Myrna went on a two-week vacation in Boston. While there, she visited her employer's home office to have lunch with former co-workers.

e.
All of these.
ANSWER:
a
During the year, John went from Milwaukee to Alaska on business. Preceding a five-day business meeting, he spent four days vacationing at the beach. Excluding the vacation costs, his expenses for the trip are:

Air fare $3,200
Lodging 900
Meals 800
Entertainment 600

Presuming no reimbursement, deductible expenses are:
a. $3,200.
b. $3,900.
c. $4,800.
d. $5,500.
e. None of these.
ANSWER: c
RATIONALE: $3,200 + $900 + $700 [50%($800 + $600)] = $4,800. No allocation is required for domestic transportation costs (i.e., the airfare) since the trip is primarily business related.
In terms of meeting the distance test for purposes of deducting moving expenses, which of the following statements is correct?
a. The taxpayer's new job location must be at least 50 miles away from the old job.
b. The taxpayer's new residence must be at least 50 miles away from the new job.
c. The taxpayer's new residence must be at least 50 miles away from the old residence.
d. The taxpayer's new job location must be at least 50 miles farther from the old residence than the old residence was to the old job.
e. None of these.
ANSWER: d
RATIONALE: The distance comparison is between the old residence to the old job and old residence to new job (choice d.). In this regard, the location of the new residence is immaterial (choices b. and c.), as is the distance between the old and new jobs (choice a.).
As to meeting the time test for purposes of deducting moving expenses, which of the following statements is correct?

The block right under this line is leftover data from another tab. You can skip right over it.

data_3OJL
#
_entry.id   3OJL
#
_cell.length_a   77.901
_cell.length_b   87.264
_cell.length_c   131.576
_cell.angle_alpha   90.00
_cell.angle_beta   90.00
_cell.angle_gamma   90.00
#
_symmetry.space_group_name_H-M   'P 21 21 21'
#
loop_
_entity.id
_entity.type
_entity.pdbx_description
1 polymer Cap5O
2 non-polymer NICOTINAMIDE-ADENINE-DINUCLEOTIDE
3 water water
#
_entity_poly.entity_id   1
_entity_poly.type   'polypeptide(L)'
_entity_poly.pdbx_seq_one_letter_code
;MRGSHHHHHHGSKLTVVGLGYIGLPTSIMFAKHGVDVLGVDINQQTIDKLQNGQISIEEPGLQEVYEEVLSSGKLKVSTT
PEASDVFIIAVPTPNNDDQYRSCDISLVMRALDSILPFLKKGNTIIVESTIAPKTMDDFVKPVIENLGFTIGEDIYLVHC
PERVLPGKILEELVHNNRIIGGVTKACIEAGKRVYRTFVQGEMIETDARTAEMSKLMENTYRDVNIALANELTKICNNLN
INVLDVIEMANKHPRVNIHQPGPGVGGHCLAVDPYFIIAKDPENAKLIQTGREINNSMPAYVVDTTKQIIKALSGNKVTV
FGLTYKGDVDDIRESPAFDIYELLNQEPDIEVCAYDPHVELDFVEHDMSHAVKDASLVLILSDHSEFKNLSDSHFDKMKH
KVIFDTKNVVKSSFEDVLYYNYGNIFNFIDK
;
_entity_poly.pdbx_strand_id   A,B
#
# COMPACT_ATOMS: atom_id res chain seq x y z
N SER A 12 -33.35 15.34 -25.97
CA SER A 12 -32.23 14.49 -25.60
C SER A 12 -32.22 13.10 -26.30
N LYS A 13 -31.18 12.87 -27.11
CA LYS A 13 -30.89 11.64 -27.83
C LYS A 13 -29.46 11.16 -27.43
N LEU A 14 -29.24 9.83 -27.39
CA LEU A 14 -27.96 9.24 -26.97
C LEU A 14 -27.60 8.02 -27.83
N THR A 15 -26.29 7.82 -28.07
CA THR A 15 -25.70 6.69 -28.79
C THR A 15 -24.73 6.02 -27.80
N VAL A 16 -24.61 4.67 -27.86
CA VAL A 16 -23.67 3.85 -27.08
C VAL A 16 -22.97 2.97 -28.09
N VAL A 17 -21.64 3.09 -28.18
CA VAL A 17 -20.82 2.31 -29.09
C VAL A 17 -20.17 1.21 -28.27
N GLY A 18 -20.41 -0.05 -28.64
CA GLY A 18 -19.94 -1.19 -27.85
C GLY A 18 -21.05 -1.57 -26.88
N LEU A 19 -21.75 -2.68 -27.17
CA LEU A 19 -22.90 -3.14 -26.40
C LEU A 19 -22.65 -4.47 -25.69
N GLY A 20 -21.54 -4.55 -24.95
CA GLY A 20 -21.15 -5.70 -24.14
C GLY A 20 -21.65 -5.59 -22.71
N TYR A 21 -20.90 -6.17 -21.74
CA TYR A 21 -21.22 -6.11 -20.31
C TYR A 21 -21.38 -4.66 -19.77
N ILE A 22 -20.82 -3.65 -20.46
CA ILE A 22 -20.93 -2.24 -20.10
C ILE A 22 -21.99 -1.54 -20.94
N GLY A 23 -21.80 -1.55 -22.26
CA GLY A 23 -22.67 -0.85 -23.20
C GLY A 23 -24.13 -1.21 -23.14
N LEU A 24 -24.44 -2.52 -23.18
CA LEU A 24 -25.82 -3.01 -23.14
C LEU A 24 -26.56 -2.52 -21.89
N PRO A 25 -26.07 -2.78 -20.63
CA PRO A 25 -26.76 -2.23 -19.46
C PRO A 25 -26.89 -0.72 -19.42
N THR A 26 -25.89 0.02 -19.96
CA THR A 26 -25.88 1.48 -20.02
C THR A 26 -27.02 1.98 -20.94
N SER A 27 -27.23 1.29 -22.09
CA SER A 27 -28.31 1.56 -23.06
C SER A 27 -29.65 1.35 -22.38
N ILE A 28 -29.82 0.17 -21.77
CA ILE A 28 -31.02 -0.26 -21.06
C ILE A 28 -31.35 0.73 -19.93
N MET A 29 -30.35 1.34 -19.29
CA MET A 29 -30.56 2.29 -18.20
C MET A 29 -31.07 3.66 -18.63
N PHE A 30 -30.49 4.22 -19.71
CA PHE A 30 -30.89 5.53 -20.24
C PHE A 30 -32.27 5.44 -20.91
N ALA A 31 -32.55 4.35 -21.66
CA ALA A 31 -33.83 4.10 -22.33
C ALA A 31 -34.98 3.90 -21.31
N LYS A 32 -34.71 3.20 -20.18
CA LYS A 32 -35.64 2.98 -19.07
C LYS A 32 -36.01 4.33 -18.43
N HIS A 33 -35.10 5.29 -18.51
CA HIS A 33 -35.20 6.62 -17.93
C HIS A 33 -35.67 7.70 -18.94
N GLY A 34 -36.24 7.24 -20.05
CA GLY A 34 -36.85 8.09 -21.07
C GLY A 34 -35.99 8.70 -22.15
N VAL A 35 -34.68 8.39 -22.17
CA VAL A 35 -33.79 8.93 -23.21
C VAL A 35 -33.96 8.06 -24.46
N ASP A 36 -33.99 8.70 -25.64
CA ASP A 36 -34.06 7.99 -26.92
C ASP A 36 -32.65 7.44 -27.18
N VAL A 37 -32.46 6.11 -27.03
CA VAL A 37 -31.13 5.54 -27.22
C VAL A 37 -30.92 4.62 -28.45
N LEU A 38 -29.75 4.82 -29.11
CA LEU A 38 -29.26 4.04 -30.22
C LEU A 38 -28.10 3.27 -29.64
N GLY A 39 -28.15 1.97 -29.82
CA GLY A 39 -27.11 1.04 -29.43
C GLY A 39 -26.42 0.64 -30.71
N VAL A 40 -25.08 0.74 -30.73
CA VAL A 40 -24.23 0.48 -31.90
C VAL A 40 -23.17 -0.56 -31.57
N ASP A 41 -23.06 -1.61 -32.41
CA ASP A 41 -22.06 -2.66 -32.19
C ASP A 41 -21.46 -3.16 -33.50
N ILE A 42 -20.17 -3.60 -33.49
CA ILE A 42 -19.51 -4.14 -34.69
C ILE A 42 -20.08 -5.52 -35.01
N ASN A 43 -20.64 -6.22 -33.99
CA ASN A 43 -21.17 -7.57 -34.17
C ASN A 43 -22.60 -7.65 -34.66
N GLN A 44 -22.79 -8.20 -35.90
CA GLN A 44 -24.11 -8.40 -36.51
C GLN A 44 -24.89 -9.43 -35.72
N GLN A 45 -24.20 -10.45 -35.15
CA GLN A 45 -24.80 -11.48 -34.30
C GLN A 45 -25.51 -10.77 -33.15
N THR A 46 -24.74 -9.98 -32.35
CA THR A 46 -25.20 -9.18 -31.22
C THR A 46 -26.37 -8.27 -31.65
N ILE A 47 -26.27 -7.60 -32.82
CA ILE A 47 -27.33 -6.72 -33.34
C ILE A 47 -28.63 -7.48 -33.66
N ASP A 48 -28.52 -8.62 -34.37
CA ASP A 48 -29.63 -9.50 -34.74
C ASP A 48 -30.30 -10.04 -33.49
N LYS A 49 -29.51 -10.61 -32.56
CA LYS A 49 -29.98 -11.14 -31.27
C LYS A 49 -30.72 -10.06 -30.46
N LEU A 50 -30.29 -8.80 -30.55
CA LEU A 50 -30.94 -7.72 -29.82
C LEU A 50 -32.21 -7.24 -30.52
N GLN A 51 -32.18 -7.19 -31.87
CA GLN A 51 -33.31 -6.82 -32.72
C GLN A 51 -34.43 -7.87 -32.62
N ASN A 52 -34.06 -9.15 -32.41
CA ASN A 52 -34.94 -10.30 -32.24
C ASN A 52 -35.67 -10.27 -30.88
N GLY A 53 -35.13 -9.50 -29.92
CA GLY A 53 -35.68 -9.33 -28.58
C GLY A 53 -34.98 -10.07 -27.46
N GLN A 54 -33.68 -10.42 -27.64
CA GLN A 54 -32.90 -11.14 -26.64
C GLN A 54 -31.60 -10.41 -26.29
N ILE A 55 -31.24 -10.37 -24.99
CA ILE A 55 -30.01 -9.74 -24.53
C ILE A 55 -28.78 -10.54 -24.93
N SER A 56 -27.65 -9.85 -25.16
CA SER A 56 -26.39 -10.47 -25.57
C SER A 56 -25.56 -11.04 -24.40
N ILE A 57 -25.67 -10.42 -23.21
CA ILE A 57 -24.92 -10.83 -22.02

a. Work at the new location must involve a full-time job—part-time job will not suffice.
b. The taxpayer has two years in which to satisfy the 39-weeks or 78-weeks requirement.
c. The time test is waived for persons whose move follows retirement.
d. The moving expense deduction cannot be claimed if the taxpayer has not yet met the time test.
e. None of these.
ANSWER: a
RATIONALE: Full-time status (not part-time) is required (choice a.). The two-year limitation applies only to the 78-week option—twelve months is required for the 39-week option (choice b.). The retirement waiver applies only to expatriates (choice c.).
Rachel is single and has a college degree in finance. She is employed as a loan officer at a bank; her yearly AGI approximates $50,000. During the year, she enrolled in a weekend MBA program and incurred the following nonreimbursed expenses: $4,100 (tuition), $300 (books), $200 (other school supplies), and $200 (transportation to and from campus). Disregarding the 2%-of-AGI limitation, as to the MBA program, Rachel has a:
a. Deduction for and deduction from AGI of $0.
b. Deduction for AGI of $4,000 and deduction from AGI of $800.
c. Deduction for AGI of $4,000 and deduction from AGI of $700.
d. Deduction for AGI of $4,100 and deduction from AGI of $700.
e. None of these.
ANSWER: b
RATIONALE: Section 222 allows up to $4,000 for qualified tuition and related expenses. As Rachel spent $4,100, she can claim only $4,000 as a deduction for AGI. The remaining expenses of $800 ($100 + $300 + $200 + $200) can be claimed as deductions from AGI.
The § 222 deduction for tuition and related expenses is available:
a. Only if the taxpayer itemizes deductions from AGI.
b. To deduct that portion of the tuition in excess of that allowed under the lifetime learning credit.
c. To cover the tuition of a son who does not qualify as taxpayer's dependent.
d. Only if job related.
e. None of these.
ANSWER: e
RATIONALE: The § 222 deduction is a deduction for AGI (choice a.). The deduction is not available when the lifetime learning credit is used (choice b.). The student involved is not a dependent of the taxpayer (choice c.). The education need not be job related (choice d.).
The § 222 deduction for tuition and related expenses is available:
a. Regardless of the amount of a taxpayer's MAGI.
b. To cover room and board expenses to attend college.
c. To a married taxpayer filing a separate return.
d. Even if a taxpayer does claim the standard deduction.
e. None of these.
ANSWER: d